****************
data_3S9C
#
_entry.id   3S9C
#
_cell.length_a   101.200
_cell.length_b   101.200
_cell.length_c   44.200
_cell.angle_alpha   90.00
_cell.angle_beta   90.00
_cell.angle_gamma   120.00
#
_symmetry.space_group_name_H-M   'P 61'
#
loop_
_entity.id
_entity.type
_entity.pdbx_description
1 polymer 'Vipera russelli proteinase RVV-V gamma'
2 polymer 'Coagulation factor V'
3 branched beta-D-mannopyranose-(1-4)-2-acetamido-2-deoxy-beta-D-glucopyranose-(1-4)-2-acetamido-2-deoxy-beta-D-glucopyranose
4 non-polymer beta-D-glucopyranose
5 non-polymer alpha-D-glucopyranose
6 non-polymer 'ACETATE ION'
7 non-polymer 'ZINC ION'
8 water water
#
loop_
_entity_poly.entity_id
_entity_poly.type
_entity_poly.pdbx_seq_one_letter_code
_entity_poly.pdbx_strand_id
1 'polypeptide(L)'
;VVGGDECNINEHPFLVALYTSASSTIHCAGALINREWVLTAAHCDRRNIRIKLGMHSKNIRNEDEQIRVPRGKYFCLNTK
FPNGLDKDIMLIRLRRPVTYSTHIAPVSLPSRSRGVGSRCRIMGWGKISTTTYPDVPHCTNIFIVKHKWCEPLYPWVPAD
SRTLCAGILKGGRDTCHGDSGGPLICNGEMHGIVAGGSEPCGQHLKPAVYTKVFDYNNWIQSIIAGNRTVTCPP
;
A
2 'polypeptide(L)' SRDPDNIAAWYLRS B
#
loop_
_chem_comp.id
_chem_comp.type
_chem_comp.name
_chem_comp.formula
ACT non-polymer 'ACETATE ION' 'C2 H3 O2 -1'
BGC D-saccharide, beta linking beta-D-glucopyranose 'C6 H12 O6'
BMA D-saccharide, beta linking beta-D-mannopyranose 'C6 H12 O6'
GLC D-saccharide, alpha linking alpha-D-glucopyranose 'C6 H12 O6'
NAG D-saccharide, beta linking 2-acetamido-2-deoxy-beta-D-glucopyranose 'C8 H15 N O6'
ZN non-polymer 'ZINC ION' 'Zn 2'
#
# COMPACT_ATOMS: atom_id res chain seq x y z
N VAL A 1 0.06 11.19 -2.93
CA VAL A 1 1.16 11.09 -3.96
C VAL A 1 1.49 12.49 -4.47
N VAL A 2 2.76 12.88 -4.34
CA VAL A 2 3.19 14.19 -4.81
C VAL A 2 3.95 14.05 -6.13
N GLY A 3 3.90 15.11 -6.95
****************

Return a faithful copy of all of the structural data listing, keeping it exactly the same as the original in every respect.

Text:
data_3S9C
#
_entry.id   3S9C
#
_cell.length_a   101.200
_cell.length_b   101.200
_cell.length_c   44.200
_cell.angle_alpha   90.00
_cell.angle_beta   90.00
_cell.angle_gamma   120.00
#
_symmetry.space_group_name_H-M   'P 61'
#
loop_
_entity.id
_entity.type
_entity.pdbx_description
1 polymer 'Vipera russelli proteinase RVV-V gamma'
2 polymer 'Coagulation factor V'
3 branched beta-D-mannopyranose-(1-4)-2-acetamido-2-deoxy-beta-D-glucopyranose-(1-4)-2-acetamido-2-deoxy-beta-D-glucopyranose
4 non-polymer beta-D-glucopyranose
5 non-polymer alpha-D-glucopyranose
6 non-polymer 'ACETATE ION'
7 non-polymer 'ZINC ION'
8 water water
#
loop_
_entity_poly.entity_id
_entity_poly.type
_entity_poly.pdbx_seq_one_letter_code
_entity_poly.pdbx_strand_id
1 'polypeptide(L)'
;VVGGDECNINEHPFLVALYTSASSTIHCAGALINREWVLTAAHCDRRNIRIKLGMHSKNIRNEDEQIRVPRGKYFCLNTK
FPNGLDKDIMLIRLRRPVTYSTHIAPVSLPSRSRGVGSRCRIMGWGKISTTTYPDVPHCTNIFIVKHKWCEPLYPWVPAD
SRTLCAGILKGGRDTCHGDSGGPLICNGEMHGIVAGGSEPCGQHLKPAVYTKVFDYNNWIQSIIAGNRTVTCPP
;
A
2 'polypeptide(L)' SRDPDNIAAWYLRS B
#
loop_
_chem_comp.id
_chem_comp.type
_chem_comp.name
_chem_comp.formula
ACT non-polymer 'ACETATE ION' 'C2 H3 O2 -1'
BGC D-saccharide, beta linking beta-D-glucopyranose 'C6 H12 O6'
BMA D-saccharide, beta linking beta-D-mannopyranose 'C6 H12 O6'
GLC D-saccharide, alpha linking alpha-D-glucopyranose 'C6 H12 O6'
NAG D-saccharide, beta linking 2-acetamido-2-deoxy-beta-D-glucopyranose 'C8 H15 N O6'
ZN non-polymer 'ZINC ION' 'Zn 2'
#
# COMPACT_ATOMS: atom_id res chain seq x y z
N VAL A 1 0.06 11.19 -2.93
CA VAL A 1 1.16 11.09 -3.96
C VAL A 1 1.49 12.49 -4.47
N VAL A 2 2.76 12.88 -4.34
CA VAL A 2 3.19 14.19 -4.81
C VAL A 2 3.95 14.05 -6.13
N GLY A 3 3.90 15.11 -6.95